BRUSSELS, March 19, 2015 – Westinghouse Electric Company welcomes the first formal discussion in the European Council on the European Commission’s Energy Union (EU) Strategic Framework, but insists that the Energy Union discussions need to start from Europe’s indigenous strengths, including its nuclear capacities.
“Any debate on Europe’s energy and climate future must include a safe energy source that provides nearly 30 percent of the EU’s domestic energy production, produces no CO2 emissions, is used in 14 member states, and is based on a world-leading industrial base," said Yves Brachet, Westinghouse president, Europe, Middle East and Africa. “This is the way forward to successfully achieve a low-carbon, competitive and energy secure system.”
Westinghouse and the nuclear energy industry in general are continuously seeking to make a significant contribution to EU energy and climate objectives. In the context of the discussions in the European Council the following points need to be addressed:
Energy Security: nuclear fuel diversification is the way forward
Reducing the EU’s external energy dependency is a central dimension of the Energy Union, and part of the solution lies in Europe’s strength to diversify its nuclear energy fuel. Currently, five member states (Bulgaria, Czech Republic, Finland, Hungary and Slovakia) are operating Russian VVER-type reactors (four VVER-1000- and 14 VVER-440-type reactors) and are 100 percent dependent on fuel supply from Russia, contributing up to 52 percent of electricity in the various Member States concerned.
Producers that could provide the same services exist however in the EU itself. Westinghouse for example, is the only other fuel manufacturer for VVER-type reactors. The VVER-type fuel is produced at its fabrication facility in Västerås, Sweden. The facility is now supplying an increasing number of nuclear power plants in Ukraine.
Road to COP 21: nuclear key in fight against climate change
Westinghouse welcomes the EU’s adoption of the 2030 reduction in greenhouse gas emissions by 40 percent. Nuclear energy is and will be key to achieve this target.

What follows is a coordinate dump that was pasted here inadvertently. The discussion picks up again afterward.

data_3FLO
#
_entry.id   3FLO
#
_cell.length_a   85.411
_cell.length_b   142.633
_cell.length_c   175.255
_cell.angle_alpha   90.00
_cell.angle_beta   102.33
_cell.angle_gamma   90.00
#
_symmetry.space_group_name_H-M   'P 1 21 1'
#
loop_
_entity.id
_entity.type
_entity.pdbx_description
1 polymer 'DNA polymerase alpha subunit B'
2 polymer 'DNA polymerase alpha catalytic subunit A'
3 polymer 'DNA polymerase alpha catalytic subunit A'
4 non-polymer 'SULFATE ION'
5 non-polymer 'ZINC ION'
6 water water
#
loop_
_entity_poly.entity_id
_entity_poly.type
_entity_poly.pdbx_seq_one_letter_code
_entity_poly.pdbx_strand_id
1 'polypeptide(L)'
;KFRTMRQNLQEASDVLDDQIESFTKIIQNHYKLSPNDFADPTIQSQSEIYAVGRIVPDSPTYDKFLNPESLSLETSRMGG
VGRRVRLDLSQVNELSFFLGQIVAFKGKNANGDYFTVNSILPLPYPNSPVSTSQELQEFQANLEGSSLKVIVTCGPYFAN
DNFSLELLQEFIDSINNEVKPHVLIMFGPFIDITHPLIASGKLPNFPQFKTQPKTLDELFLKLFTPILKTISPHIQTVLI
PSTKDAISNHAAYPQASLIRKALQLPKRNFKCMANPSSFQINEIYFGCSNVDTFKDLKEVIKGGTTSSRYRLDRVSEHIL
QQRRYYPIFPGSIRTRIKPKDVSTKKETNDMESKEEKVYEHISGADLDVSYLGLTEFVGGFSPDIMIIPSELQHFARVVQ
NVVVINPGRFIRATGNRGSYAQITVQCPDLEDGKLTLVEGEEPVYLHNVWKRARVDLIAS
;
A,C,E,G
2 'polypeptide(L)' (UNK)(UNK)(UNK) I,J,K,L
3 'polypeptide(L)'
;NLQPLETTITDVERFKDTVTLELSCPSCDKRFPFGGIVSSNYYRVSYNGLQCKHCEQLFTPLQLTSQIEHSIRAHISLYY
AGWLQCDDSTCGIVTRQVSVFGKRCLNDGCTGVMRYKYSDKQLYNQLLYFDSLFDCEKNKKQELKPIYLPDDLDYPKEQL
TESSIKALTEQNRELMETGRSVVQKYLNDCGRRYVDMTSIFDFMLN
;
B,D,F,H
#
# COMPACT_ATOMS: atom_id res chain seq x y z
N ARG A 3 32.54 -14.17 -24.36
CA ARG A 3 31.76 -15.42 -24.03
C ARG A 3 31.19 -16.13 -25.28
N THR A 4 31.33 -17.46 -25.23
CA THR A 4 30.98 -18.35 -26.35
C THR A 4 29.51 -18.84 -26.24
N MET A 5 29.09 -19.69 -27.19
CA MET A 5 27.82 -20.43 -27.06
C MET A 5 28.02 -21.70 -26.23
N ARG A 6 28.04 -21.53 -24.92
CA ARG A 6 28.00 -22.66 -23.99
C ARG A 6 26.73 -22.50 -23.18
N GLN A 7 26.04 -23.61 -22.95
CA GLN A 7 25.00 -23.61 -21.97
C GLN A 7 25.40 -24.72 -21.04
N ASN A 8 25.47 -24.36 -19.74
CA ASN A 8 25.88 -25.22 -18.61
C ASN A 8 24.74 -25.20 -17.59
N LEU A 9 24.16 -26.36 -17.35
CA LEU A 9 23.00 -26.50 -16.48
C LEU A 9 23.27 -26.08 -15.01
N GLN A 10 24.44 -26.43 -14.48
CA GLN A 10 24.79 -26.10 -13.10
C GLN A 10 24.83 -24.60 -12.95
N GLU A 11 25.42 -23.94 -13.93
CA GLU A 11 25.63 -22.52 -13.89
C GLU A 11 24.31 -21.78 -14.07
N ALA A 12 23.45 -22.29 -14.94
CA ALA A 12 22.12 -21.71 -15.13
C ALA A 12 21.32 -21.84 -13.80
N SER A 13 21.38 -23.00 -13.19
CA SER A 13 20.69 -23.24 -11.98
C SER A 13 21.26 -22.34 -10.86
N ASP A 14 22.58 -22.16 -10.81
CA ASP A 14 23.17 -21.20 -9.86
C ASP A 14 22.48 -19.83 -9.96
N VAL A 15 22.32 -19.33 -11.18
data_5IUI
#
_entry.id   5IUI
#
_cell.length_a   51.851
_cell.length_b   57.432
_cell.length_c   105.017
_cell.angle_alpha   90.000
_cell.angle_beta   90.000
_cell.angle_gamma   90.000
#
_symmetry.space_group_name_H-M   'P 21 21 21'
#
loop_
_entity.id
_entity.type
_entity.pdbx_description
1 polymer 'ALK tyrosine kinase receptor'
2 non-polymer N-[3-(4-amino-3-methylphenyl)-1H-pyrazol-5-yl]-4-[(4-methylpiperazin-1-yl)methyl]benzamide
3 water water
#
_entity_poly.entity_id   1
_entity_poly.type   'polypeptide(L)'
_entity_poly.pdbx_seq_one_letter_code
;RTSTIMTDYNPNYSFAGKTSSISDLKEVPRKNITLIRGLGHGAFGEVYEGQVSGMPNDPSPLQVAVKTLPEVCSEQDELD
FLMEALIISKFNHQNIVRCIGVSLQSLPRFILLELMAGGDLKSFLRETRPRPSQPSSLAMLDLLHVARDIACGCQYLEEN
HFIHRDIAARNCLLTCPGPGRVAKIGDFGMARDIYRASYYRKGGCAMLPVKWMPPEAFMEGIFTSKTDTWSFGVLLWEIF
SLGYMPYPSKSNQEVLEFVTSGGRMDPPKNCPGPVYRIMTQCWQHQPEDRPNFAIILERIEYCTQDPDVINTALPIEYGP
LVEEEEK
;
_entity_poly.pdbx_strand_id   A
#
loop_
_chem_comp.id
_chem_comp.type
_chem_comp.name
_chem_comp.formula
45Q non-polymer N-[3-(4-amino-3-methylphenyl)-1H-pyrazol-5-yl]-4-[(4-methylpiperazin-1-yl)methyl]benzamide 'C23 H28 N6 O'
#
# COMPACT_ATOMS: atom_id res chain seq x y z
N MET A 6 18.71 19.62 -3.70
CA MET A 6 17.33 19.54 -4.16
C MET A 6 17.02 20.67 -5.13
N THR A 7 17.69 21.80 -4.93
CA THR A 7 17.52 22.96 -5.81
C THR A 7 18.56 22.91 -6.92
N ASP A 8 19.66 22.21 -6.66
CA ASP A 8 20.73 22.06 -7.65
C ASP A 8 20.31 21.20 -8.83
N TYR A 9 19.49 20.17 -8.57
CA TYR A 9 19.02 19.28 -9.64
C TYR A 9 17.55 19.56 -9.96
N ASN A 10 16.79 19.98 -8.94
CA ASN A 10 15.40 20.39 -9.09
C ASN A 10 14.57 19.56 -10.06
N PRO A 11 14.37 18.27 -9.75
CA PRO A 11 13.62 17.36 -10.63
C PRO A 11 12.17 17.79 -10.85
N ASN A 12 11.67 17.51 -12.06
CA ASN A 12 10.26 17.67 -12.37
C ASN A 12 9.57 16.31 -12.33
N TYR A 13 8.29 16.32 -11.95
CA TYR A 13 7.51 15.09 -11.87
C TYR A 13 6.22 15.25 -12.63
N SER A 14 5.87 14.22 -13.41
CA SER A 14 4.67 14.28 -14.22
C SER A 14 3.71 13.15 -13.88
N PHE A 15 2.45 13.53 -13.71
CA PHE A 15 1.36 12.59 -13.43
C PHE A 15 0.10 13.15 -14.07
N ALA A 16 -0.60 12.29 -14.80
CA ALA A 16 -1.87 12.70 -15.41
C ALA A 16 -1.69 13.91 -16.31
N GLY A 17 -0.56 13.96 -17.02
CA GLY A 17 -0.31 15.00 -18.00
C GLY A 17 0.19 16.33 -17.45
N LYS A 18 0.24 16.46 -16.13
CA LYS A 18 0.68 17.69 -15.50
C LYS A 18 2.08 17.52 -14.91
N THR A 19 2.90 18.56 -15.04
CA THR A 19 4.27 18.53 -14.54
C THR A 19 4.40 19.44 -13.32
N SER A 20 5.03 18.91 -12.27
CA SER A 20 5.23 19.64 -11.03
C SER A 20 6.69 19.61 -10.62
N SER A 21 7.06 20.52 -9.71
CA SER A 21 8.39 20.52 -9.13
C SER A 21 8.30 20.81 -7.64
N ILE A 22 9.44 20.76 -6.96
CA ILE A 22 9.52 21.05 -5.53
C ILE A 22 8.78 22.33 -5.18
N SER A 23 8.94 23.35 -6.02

With 790 Mtoe (one million tons of oil equivalent), the EU today produces nearly half of its own consumption in the EU. What is more, across the 28 member states, hydro, wind and solar energy capacity, along with 131 nuclear reactors, produce 24 and 29 percent respectively of the EU’s domestic energy – and this with no CO2 emissions. Nuclear energy alone provides 55 percent of the EU’s low-carbon electricity. This is a solid basis for Europe’s successful transition to a low-carbon society.
Internal market: building on Europe’s existing strengths
The EU needs to take swift action to achieve a fully functioning and interconnected European internal energy market to secure the uninterrupted supply of energy throughout Europe and increase interconnectivity.
Europe has an extensive existing network to transport energy. Our electricity grid may be in dire need of upgrading, but the fact is we are not starting from zero. A lot of what is required to meet our future needs already exists. This is a tremendous asset that needs to be maintained and improved, which can also avoid investments in redundant capacity.
Energy Efficiency: a high and indispensable priority
Energy is a valuable resource that needs to be used in the most efficient manner throughout the energy system, from production through generation, transmission, distribution and consumption. Today’s energy system offers tremendous potential for efficiency improvements.
In the nuclear sector the modernization of older plants can help extend the continued production of safe, secure and low carbon electricity, but also increase the amount of electricity generated from the same fuel.
Westinghouse Electric Company, a group company of Toshiba Corporation (TKY:6502), is the world's pioneering nuclear energy company and is a leading supplier of nuclear plant products and technologies to utilities throughout the world. Westinghouse supplied the world's first pressurized water reactor in 1957 in Shippingport, Pa., U.S. Today, Westinghouse technology is the basis for approximately one-half of the world's operating nuclear plants, including more than 50 percent of those in Europe.